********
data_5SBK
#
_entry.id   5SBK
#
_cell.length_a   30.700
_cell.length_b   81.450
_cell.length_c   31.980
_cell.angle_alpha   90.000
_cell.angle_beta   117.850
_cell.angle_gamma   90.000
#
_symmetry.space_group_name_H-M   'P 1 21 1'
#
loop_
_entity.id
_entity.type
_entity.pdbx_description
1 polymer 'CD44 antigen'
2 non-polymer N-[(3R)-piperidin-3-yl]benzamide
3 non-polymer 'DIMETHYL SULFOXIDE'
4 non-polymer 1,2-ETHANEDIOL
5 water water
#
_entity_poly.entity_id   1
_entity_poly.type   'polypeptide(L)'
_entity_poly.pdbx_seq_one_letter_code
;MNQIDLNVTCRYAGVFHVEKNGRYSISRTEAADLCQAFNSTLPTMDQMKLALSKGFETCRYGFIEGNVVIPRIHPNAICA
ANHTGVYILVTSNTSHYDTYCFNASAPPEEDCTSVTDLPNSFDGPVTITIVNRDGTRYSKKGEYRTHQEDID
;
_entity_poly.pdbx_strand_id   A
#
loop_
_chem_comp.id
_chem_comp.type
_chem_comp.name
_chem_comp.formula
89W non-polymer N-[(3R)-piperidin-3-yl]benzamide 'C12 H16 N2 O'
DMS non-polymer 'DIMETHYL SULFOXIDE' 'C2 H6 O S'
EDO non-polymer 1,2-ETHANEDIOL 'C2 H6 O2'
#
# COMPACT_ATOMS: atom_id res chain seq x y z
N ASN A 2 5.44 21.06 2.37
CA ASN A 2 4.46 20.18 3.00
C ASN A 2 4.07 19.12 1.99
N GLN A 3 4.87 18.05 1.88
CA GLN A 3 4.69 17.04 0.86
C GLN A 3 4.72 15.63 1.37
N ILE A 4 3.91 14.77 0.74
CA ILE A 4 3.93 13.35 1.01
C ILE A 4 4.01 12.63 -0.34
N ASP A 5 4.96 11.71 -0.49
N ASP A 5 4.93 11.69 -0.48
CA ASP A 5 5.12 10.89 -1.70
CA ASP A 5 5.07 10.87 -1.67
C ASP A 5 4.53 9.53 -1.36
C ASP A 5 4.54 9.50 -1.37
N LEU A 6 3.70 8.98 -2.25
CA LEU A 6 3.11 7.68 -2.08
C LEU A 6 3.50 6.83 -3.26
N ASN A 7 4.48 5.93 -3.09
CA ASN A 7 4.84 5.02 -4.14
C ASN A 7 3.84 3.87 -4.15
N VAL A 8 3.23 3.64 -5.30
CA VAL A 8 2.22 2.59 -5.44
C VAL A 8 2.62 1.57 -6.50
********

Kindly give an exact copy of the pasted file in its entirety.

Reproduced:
data_5SBK
#
_entry.id   5SBK
#
_cell.length_a   30.700
_cell.length_b   81.450
_cell.length_c   31.980
_cell.angle_alpha   90.000
_cell.angle_beta   117.850
_cell.angle_gamma   90.000
#
_symmetry.space_group_name_H-M   'P 1 21 1'
#
loop_
_entity.id
_entity.type
_entity.pdbx_description
1 polymer 'CD44 antigen'
2 non-polymer N-[(3R)-piperidin-3-yl]benzamide
3 non-polymer 'DIMETHYL SULFOXIDE'
4 non-polymer 1,2-ETHANEDIOL
5 water water
#
_entity_poly.entity_id   1
_entity_poly.type   'polypeptide(L)'
_entity_poly.pdbx_seq_one_letter_code
;MNQIDLNVTCRYAGVFHVEKNGRYSISRTEAADLCQAFNSTLPTMDQMKLALSKGFETCRYGFIEGNVVIPRIHPNAICA
ANHTGVYILVTSNTSHYDTYCFNASAPPEEDCTSVTDLPNSFDGPVTITIVNRDGTRYSKKGEYRTHQEDID
;
_entity_poly.pdbx_strand_id   A
#
loop_
_chem_comp.id
_chem_comp.type
_chem_comp.name
_chem_comp.formula
89W non-polymer N-[(3R)-piperidin-3-yl]benzamide 'C12 H16 N2 O'
DMS non-polymer 'DIMETHYL SULFOXIDE' 'C2 H6 O S'
EDO non-polymer 1,2-ETHANEDIOL 'C2 H6 O2'
#
# COMPACT_ATOMS: atom_id res chain seq x y z
N ASN A 2 5.44 21.06 2.37
CA ASN A 2 4.46 20.18 3.00
C ASN A 2 4.07 19.12 1.99
N GLN A 3 4.87 18.05 1.88
CA GLN A 3 4.69 17.04 0.86
C GLN A 3 4.72 15.63 1.37
N ILE A 4 3.91 14.77 0.74
CA ILE A 4 3.93 13.35 1.01
C ILE A 4 4.01 12.63 -0.34
N ASP A 5 4.96 11.71 -0.49
N ASP A 5 4.93 11.69 -0.48
CA ASP A 5 5.12 10.89 -1.70
CA ASP A 5 5.07 10.87 -1.67
C ASP A 5 4.53 9.53 -1.36
C ASP A 5 4.54 9.50 -1.37
N LEU A 6 3.70 8.98 -2.25
CA LEU A 6 3.11 7.68 -2.08
C LEU A 6 3.50 6.83 -3.26
N ASN A 7 4.48 5.93 -3.09
CA ASN A 7 4.84 5.02 -4.14
C ASN A 7 3.84 3.87 -4.15
N VAL A 8 3.23 3.64 -5.30
CA VAL A 8 2.22 2.59 -5.44
C VAL A 8 2.62 1.57 -6.50